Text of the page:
While I haven't read the book, I've read David's critique, read the praise over at RMG and listened to Keller in an extended interview on WTTK.  Ironically Keller's main thesis is completely unoriginal-liberals are to be blamed for all things bad in society-that one could suggest that he stole that idea.  But much like brand names like "Kleenex" or "Refrigerator" have lost there unique identity, this unoriginal thesis Keller pedals, by cutting and pasting newspaper clips, has lost its originality and is relegated to a talking point (and a stale point at that).

    Even before this book, I thought Keller was a hack-journalist.  With his book, I figured he was looking to make some cash by retelling crapped spewed in the past by Coulter, Rush, O'Reilly and Hannity (to name just a few), but with a local spin.  Now I find that he's a LAZY, SLOPPY, unoriginal hack-journalist.  Given all this, we should not have been surprised that he saw no need to inform his viewers that his son was a key player in an ongoing story that he was covering.

    Like Mike Barnacle before him, it is time that Keller gets what he deserves, and that is the boot.

  5. The crimes of John Keller (not)

    I think my politics are pretty much in line with most of the people here, but I have to say I agree with Ernie on this one.

    If this is plagarism, then William Shakespeare, who lifted pretty much all of his stories from other sources, was a plagariast. And please, don't say I'm making a qualitative comparison between Shakespeare and John Keller.

    Quotes aren't ideas or original writing. Are we arguing that every time someone repeats what someone else said it's plagariasm? The writer doesn't own the quotes, and looking at the list provided by the Herald, most of the quotes are attributed. Though I noticed an interesting number of ellipsis. Is attribution provided elsewhere on the page? There's no evidence that Keller stole his ideas from anyone. It's pretty clear the the thesis of the book is his own.

    Which leads to the next problem. When it comes to "The Bluest State" it's hard to find an unbiased observer here. It's pretty obvious most people here don't like what Keller has to say. If his book was full of praise for Massachusetts liberalism, would we still be having this discussion or would people be attacking the Boston Herald for going after him? Really, everyone needs to take a step back here.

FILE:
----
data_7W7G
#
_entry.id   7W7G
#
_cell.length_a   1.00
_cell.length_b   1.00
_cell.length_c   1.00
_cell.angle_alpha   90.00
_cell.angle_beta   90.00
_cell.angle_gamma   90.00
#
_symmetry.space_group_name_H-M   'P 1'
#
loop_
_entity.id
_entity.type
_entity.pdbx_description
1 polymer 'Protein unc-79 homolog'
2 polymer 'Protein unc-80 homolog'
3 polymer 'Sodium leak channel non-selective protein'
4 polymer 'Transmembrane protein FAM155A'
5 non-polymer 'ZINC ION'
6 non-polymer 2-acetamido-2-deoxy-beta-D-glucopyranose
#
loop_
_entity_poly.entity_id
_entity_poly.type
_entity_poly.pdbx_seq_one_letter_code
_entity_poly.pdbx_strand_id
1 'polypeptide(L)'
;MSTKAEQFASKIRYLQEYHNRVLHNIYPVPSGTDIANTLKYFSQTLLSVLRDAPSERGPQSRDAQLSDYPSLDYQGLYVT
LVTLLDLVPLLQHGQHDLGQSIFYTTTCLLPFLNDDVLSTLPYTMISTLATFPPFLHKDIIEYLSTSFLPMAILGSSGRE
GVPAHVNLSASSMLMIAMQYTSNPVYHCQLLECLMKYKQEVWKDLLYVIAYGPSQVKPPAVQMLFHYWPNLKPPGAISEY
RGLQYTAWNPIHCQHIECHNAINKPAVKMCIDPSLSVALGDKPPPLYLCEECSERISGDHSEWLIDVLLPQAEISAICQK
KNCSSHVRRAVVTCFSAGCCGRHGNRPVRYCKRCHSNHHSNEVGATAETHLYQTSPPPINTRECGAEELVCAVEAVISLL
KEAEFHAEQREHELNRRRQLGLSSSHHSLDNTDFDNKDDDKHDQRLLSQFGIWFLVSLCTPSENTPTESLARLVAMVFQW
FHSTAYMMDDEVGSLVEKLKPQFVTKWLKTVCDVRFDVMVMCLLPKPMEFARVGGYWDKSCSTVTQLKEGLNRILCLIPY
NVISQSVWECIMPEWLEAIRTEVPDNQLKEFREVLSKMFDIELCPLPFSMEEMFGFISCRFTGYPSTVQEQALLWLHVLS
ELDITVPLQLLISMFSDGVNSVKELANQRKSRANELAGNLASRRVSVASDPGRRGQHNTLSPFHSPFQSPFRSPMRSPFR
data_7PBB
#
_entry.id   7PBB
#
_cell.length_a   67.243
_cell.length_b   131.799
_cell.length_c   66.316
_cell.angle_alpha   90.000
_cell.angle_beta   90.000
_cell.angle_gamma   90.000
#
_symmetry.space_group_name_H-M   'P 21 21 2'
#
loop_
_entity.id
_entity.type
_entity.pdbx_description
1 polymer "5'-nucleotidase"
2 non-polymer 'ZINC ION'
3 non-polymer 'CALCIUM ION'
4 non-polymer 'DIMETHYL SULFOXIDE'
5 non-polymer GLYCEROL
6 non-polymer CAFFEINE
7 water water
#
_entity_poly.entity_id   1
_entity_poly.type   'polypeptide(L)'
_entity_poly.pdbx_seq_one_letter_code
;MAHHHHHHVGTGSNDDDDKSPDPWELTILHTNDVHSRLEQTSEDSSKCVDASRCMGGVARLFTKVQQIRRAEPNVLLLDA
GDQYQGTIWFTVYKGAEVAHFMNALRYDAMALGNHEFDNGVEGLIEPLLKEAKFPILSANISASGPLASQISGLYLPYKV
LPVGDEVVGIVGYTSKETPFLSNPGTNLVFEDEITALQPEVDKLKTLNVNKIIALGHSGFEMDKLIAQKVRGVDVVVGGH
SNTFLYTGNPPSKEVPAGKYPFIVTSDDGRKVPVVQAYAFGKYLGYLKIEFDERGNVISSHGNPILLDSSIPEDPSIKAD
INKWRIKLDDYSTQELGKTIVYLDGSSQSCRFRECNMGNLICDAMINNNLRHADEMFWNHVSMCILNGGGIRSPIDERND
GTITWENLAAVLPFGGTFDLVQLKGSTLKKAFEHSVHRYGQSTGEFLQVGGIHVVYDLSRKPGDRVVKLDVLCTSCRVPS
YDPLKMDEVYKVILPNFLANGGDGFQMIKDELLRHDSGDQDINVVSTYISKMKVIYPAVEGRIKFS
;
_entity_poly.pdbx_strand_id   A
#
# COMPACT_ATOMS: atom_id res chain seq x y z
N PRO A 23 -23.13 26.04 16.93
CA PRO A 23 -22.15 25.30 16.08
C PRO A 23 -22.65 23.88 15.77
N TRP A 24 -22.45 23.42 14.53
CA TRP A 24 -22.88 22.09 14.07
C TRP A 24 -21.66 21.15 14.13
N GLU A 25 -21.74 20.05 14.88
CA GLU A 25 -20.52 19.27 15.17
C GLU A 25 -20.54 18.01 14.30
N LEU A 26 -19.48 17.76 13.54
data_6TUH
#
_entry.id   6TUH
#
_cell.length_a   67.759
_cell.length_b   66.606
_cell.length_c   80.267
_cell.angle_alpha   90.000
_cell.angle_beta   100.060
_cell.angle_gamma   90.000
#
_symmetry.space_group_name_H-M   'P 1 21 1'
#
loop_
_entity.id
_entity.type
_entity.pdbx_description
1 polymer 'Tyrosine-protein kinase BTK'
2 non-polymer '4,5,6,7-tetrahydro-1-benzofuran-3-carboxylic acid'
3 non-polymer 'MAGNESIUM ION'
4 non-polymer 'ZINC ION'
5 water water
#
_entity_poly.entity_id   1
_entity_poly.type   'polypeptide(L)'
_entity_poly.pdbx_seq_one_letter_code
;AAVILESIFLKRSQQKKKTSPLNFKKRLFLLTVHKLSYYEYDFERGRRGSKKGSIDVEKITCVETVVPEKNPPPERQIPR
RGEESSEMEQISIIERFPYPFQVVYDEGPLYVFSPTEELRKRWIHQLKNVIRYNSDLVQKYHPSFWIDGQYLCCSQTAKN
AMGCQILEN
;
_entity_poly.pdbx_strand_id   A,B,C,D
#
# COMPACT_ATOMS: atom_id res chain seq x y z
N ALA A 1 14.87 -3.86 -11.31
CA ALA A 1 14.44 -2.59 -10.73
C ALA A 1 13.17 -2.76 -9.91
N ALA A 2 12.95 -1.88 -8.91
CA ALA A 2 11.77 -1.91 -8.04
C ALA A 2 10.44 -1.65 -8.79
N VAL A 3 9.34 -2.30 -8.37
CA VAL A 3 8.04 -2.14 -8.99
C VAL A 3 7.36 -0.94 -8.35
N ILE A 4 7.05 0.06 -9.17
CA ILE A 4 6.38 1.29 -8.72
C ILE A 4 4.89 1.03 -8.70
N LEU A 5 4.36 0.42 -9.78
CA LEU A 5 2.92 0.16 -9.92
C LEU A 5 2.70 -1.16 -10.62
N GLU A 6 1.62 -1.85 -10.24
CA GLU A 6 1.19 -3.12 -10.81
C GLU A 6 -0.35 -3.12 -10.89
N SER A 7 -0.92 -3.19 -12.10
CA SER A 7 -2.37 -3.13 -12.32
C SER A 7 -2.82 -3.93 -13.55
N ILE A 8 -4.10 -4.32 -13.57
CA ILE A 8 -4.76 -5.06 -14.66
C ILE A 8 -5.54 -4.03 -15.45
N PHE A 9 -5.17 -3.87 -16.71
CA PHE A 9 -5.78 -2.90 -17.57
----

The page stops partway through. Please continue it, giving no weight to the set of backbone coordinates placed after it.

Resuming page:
Frankly, it's sad that at a newspaper with the limited resources of the Boston Herald, the best use of a reporter's time is to pour over a book in order to play gotcha. Really, there's nothing more important going on?

    • I'm an unbiased observer here Argyle

      "When it comes to "The Bluest State" it's hard to find an unbiased observer here."

      Really, I am

      eb3-fka-ernie-boch-iii   @   Tue 4 Dec 7:00 PM
      • LOL!!

      • Are you going into stand-up comedy next?

        That's the funniest thing I've read on BMG in a long time.

        • O. K. But Can't You Agree...

          that i am not biased towards conservatism and against liberalism. I am in favor of arguing against some of the positions BMG people like. It's a hobby. But that does not make me a conservative. I am not alligned with most of Kellars politics. I'm much more Democrat.

          But I guess I am a conservative nut job because I don't believe Kellar plagarized.

          eb3-fka-ernie-boch-iii   @   Tue 4 Dec 7:00 PM
          • Its been my impression...

            ... that you seem biased toward playing devil's advocate.  A very useful thing IMHO.  Unfortunately to do so on a liberal blog would have one often defending conservative ideas and therefore seem conservative, however incorrect. 

            I'm not sure this is here nor there in this discussion because I can't find anywhere where someone outs you as a 'conservative nut job'.  More to the point your arguments on plagiarism haven't been conservative arguments, the book in question just happens to be anti-liberal.  Certainly anyone ascribing conservative motivations can't show evidence in the discussion thus far, unless someone were able to show that you had a differing opinion when the book in question was liberal and I don't know of any evidence out there for that either.

    • What do you call a boomerang that doesn't return when thrown...

      A stick.

      Which leads to the next problem. When it comes to "The Bluest State" it's hard to find an unbiased observer here. It's pretty obvious most people here don't like what Keller has to say. If his book was full of praise for Massachusetts liberalism, would we still be having this discussion or would people be attacking the Boston Herald for going after him? Really, everyone needs to take a step back here.